ECB’s Guindos Sees QE Ending in July, Paving Way for Rate Hike

Author of the article: Bloomberg News Jana Randow and Alessandra Migliaccio (Bloomberg) — Sign up for the New Economy Daily newsletter, follow us @economics and subscribe to our podcast. The European Central Bank should be able to phase out asset purchases in July to pave the way for an interest-rate increase as early as that month, according to Vice…
ECB’s Guindos Sees QE Ending in July, Paving Way for Rate Hike

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Bloomberg News

Jana Randow and Alessandra Migliaccio

(Bloomberg) — Sign up for the New Economy Daily newsletter, follow us @economics and subscribe to our podcast.

The European Central Bank should be able to phase out asset purchases in July to pave the way for an interest-rate increase as early as that month, according to Vice President Luis de Guindos.

Any decision will hinge on the ECB’s economic forecasts at its next policy meeting in June, though it’s already “crystal clear” that higher inflation and lower growth will be part of the mix, Guindos said in a Bloomberg interview. He discounted the chance of a recession and stagflation in the euro area.

“I see no reason why we should not discontinue our Asset Purchase Program in July,” Guindos said. “For the first rate hike we will have to see our projections, the different scenarios,” but “from today’s perspective, July is possible and September, or later, is also possible. We will look at the data and only then decide.”

The ECB’s Governing Council has moved toward unwinding crisis-era stimulus for months and reiterated plans last week to press ahead — despite heightened uncertainty about the economic implications of the war in Ukraine. Traders see a 75% chance of a quarter-point move in July, and are bracing for the deposit rate to reach zero by October.

Guindos argued that monitoring inflation expectations and wage growth will be crucial to getting it right.

“If we start to observe a de-anchoring of inflation expectations and second-round effects, then this is going to be a key element for the future of monetary policy,” he said. “The Governing Council looks at these data at every meeting.”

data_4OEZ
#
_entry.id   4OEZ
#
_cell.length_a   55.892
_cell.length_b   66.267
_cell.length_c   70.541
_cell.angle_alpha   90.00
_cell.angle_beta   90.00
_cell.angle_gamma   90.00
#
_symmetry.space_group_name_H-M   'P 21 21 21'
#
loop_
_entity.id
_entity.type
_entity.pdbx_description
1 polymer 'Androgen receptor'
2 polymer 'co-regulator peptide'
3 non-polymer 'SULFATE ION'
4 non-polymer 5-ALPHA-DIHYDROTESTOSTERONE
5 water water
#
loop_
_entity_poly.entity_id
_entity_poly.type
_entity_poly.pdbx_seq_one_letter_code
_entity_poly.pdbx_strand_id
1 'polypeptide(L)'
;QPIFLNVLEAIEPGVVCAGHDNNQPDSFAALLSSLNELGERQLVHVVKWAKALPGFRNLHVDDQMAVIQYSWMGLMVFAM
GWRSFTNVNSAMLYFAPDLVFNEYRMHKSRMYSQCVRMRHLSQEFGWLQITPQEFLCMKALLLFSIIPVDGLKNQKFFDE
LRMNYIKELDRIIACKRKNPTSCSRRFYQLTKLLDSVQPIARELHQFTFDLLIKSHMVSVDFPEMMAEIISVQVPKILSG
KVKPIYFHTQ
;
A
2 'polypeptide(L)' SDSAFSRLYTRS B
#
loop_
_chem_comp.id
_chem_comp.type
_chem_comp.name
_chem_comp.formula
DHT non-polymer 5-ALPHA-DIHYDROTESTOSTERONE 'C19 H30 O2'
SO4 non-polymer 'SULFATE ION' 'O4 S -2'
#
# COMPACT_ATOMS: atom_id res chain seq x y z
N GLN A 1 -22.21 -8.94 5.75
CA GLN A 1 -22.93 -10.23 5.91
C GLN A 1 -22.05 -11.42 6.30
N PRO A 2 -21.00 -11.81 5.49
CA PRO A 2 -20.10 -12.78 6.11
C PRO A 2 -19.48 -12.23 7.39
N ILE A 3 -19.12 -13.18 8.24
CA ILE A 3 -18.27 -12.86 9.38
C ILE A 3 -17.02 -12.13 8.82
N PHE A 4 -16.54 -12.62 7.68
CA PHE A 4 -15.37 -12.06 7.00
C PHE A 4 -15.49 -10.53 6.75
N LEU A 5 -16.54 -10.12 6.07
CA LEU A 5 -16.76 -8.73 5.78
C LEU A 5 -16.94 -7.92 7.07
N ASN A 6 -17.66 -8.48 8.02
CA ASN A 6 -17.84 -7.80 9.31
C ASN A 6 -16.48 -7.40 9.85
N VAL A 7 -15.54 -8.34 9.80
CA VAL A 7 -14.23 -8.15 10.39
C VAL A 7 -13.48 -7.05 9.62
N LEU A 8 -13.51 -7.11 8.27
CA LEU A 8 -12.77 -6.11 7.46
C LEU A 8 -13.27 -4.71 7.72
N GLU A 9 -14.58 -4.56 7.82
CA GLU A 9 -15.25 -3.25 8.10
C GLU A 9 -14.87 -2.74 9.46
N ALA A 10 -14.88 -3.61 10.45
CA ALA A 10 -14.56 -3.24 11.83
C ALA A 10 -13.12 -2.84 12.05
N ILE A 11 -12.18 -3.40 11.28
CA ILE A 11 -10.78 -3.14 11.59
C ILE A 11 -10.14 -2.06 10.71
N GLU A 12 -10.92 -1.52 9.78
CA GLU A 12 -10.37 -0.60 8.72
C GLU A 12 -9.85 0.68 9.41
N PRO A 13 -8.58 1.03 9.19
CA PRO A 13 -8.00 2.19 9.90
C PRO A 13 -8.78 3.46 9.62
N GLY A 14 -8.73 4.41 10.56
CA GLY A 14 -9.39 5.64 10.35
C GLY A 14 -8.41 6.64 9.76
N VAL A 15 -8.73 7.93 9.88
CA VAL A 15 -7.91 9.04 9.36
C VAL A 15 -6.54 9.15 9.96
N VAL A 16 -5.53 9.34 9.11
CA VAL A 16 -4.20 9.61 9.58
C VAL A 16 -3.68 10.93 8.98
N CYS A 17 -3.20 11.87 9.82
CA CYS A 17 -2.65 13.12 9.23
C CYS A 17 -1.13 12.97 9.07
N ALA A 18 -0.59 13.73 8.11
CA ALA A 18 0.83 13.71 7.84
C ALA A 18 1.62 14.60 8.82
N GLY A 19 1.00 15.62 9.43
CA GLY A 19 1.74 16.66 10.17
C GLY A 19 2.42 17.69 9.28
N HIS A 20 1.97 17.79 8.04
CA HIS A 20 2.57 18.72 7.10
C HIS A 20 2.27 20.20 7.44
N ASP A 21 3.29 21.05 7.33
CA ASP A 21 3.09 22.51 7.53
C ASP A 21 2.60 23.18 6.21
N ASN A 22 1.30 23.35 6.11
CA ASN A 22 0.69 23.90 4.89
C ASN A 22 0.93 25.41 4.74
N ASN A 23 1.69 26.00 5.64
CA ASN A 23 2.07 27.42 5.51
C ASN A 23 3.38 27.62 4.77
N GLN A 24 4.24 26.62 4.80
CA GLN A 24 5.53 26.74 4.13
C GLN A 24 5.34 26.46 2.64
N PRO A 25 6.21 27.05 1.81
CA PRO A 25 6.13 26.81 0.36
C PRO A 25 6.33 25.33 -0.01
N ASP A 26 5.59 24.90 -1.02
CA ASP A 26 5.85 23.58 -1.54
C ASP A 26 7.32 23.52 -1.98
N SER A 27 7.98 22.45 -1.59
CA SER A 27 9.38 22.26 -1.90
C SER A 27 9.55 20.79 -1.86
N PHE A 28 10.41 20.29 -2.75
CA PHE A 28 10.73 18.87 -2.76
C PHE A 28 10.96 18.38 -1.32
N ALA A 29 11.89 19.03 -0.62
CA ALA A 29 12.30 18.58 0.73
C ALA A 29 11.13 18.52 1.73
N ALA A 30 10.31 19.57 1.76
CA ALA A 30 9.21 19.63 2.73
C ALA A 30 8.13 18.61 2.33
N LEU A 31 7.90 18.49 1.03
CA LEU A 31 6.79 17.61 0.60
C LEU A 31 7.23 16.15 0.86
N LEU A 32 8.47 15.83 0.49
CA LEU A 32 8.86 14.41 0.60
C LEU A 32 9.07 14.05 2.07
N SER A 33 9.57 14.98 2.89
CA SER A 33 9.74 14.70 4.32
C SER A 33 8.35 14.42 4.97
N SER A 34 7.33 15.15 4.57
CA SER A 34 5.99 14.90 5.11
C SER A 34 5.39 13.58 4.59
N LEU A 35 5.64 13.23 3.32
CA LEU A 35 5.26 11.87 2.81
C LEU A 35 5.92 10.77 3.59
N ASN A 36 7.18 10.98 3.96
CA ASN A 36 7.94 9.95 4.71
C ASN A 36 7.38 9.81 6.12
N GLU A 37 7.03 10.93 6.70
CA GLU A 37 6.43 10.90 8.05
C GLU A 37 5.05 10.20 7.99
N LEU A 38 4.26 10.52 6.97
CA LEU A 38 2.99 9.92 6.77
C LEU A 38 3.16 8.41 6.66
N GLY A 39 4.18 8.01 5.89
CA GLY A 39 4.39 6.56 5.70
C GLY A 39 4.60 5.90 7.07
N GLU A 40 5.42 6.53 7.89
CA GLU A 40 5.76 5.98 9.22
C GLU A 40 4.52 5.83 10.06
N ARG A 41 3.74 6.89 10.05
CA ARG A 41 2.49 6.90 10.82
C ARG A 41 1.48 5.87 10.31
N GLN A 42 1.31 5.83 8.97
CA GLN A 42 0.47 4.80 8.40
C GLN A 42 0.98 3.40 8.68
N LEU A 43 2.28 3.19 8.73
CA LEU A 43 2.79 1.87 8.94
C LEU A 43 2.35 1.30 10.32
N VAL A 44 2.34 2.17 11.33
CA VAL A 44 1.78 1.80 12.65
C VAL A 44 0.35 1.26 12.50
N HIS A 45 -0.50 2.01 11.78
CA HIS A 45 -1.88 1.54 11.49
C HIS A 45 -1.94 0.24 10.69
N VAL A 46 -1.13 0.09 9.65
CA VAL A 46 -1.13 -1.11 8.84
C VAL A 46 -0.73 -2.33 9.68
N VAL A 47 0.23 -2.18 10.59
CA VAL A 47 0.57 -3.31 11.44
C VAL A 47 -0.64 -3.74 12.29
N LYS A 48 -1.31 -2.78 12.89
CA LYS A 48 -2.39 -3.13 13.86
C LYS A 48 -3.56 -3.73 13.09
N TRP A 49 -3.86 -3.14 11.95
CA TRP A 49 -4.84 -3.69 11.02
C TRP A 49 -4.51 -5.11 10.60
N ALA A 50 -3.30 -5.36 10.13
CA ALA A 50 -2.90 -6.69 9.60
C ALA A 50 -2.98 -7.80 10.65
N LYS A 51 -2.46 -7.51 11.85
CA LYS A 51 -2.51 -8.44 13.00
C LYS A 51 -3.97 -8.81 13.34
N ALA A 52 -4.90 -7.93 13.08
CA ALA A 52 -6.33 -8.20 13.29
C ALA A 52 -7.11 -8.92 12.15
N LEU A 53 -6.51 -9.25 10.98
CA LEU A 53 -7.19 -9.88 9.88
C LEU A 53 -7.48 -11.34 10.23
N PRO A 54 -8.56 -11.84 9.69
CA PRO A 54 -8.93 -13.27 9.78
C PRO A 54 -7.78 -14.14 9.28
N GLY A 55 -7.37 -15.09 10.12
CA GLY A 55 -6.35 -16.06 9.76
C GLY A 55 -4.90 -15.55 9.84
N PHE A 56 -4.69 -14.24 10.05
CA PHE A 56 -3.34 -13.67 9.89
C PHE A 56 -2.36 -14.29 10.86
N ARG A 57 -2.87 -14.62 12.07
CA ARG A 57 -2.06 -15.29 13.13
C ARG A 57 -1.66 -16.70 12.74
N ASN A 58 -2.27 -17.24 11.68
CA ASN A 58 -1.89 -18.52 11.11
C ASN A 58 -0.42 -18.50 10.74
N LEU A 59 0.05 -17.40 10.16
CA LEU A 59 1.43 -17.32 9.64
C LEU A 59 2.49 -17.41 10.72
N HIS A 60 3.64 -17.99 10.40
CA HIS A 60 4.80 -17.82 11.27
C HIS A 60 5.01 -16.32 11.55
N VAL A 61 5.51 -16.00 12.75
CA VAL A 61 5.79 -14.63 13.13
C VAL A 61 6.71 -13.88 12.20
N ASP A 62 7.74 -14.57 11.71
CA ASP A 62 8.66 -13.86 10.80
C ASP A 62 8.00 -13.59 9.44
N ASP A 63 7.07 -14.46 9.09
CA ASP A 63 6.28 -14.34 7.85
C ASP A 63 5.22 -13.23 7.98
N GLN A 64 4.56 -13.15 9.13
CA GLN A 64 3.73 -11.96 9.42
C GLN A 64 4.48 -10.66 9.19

Inflation in the 19-nation euro area hit 7.5% last month, and Guindos predicted it’s getting “closer to the peak.” Even though price pressures should start to ease in the second half, he doesn’t expect the headline rate to fall below 4% this year.

Guindos’s Belgian colleague Pierre Wunsch said in a separate Bloomberg interview that the ECB could lift policy rates above zero before the end of the year, prompting traders to bet on three quarter-point hikes from the ECB in 2022. Wunsch sees July as a potential start date for rate increases. 

Latvia’s Martins Kazaks told Bloomberg a rate hike in July is “possible” and their German counterpart Joachim Nagel is also among those envisaging a liftoff this summer.

For the ECB, removing policy accommodation means treading a fine line. Its key deposit rate has been negative for nearly eight years, and bond markets have enjoyed almost uninterrupted support in the form of large-scale asset purchases for much of that time.

The prospect of highly indebted countries in the euro area’s south losing that support at a time when bond issuance is rising to fund investments in energy independence and defense has raised the specter of a new debt crisis. Bloomberg reported earlier this month that ECB staff is working on a backstop to use against market stress. 

Guindos cautioned that “any decision taken to limit fragmentation should not interfere with our monetary policy stance.” He added that the ECB has “some instruments” to address this problem, though the Governing Council hasn’t “discussed any new anti-fragmentation program in detail.”

For now, policy makers are determined to flexibly reinvest maturing bonds purchased under their pandemic program to keep yields and spreads under control. Extending this flexibility to the ECB’s regular purchase scheme isn’t an option, Guindos said.

“We have seen a little widening of spreads for Italy, Spain or Portugal,” he said. “But fragmentation has been contained.”

©2022 Bloomberg L.P.

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